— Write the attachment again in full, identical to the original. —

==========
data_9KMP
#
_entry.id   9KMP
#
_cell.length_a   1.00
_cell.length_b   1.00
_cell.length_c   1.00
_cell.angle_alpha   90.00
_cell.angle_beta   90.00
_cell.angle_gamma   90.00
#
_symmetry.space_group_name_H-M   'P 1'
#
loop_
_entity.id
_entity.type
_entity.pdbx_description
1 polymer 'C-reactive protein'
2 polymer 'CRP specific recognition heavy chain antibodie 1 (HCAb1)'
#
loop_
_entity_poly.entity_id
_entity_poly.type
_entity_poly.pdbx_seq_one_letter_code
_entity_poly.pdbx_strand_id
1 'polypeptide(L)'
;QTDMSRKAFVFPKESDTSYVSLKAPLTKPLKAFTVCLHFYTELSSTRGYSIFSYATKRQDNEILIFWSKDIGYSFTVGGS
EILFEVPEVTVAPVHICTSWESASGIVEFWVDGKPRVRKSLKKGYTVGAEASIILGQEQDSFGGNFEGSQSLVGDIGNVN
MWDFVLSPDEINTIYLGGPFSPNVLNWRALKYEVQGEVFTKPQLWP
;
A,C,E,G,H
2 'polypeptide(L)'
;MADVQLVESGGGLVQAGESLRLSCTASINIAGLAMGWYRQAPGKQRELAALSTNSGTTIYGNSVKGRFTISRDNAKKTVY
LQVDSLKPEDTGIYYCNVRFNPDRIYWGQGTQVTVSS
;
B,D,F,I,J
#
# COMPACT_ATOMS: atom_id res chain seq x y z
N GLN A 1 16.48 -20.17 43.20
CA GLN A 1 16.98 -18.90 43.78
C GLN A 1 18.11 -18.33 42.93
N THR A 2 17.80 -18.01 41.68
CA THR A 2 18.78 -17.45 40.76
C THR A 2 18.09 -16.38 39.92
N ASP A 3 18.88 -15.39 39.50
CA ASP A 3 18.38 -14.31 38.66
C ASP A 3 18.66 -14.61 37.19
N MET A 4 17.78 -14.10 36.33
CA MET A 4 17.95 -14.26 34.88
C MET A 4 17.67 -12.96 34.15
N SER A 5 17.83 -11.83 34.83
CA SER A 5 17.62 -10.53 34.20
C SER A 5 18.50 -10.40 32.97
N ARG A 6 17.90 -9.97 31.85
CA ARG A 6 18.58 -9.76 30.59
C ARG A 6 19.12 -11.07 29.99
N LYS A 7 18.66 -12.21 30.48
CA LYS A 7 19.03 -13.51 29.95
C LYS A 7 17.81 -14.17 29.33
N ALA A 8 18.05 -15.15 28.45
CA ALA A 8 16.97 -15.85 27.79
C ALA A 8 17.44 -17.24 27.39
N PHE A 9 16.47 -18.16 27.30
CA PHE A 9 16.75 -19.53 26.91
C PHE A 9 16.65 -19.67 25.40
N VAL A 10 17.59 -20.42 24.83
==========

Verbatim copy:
data_9KMP
#
_entry.id   9KMP
#
_cell.length_a   1.00
_cell.length_b   1.00
_cell.length_c   1.00
_cell.angle_alpha   90.00
_cell.angle_beta   90.00
_cell.angle_gamma   90.00
#
_symmetry.space_group_name_H-M   'P 1'
#
loop_
_entity.id
_entity.type
_entity.pdbx_description
1 polymer 'C-reactive protein'
2 polymer 'CRP specific recognition heavy chain antibodie 1 (HCAb1)'
#
loop_
_entity_poly.entity_id
_entity_poly.type
_entity_poly.pdbx_seq_one_letter_code
_entity_poly.pdbx_strand_id
1 'polypeptide(L)'
;QTDMSRKAFVFPKESDTSYVSLKAPLTKPLKAFTVCLHFYTELSSTRGYSIFSYATKRQDNEILIFWSKDIGYSFTVGGS
EILFEVPEVTVAPVHICTSWESASGIVEFWVDGKPRVRKSLKKGYTVGAEASIILGQEQDSFGGNFEGSQSLVGDIGNVN
MWDFVLSPDEINTIYLGGPFSPNVLNWRALKYEVQGEVFTKPQLWP
;
A,C,E,G,H
2 'polypeptide(L)'
;MADVQLVESGGGLVQAGESLRLSCTASINIAGLAMGWYRQAPGKQRELAALSTNSGTTIYGNSVKGRFTISRDNAKKTVY
LQVDSLKPEDTGIYYCNVRFNPDRIYWGQGTQVTVSS
;
B,D,F,I,J
#
# COMPACT_ATOMS: atom_id res chain seq x y z
N GLN A 1 16.48 -20.17 43.20
CA GLN A 1 16.98 -18.90 43.78
C GLN A 1 18.11 -18.33 42.93
N THR A 2 17.80 -18.01 41.68
CA THR A 2 18.78 -17.45 40.76
C THR A 2 18.09 -16.38 39.92
N ASP A 3 18.88 -15.39 39.50
CA ASP A 3 18.38 -14.31 38.66
C ASP A 3 18.66 -14.61 37.19
N MET A 4 17.78 -14.10 36.33
CA MET A 4 17.95 -14.26 34.88
C MET A 4 17.67 -12.96 34.15
N SER A 5 17.83 -11.83 34.83
CA SER A 5 17.62 -10.53 34.20
C SER A 5 18.50 -10.40 32.97
N ARG A 6 17.90 -9.97 31.85
CA ARG A 6 18.58 -9.76 30.59
C ARG A 6 19.12 -11.07 29.99
N LYS A 7 18.66 -12.21 30.48
CA LYS A 7 19.03 -13.51 29.95
C LYS A 7 17.81 -14.17 29.33
N ALA A 8 18.05 -15.15 28.45
CA ALA A 8 16.97 -15.85 27.79
C ALA A 8 17.44 -17.24 27.39
N PHE A 9 16.47 -18.16 27.30
CA PHE A 9 16.75 -19.53 26.91
C PHE A 9 16.65 -19.67 25.40
N VAL A 10 17.59 -20.42 24.83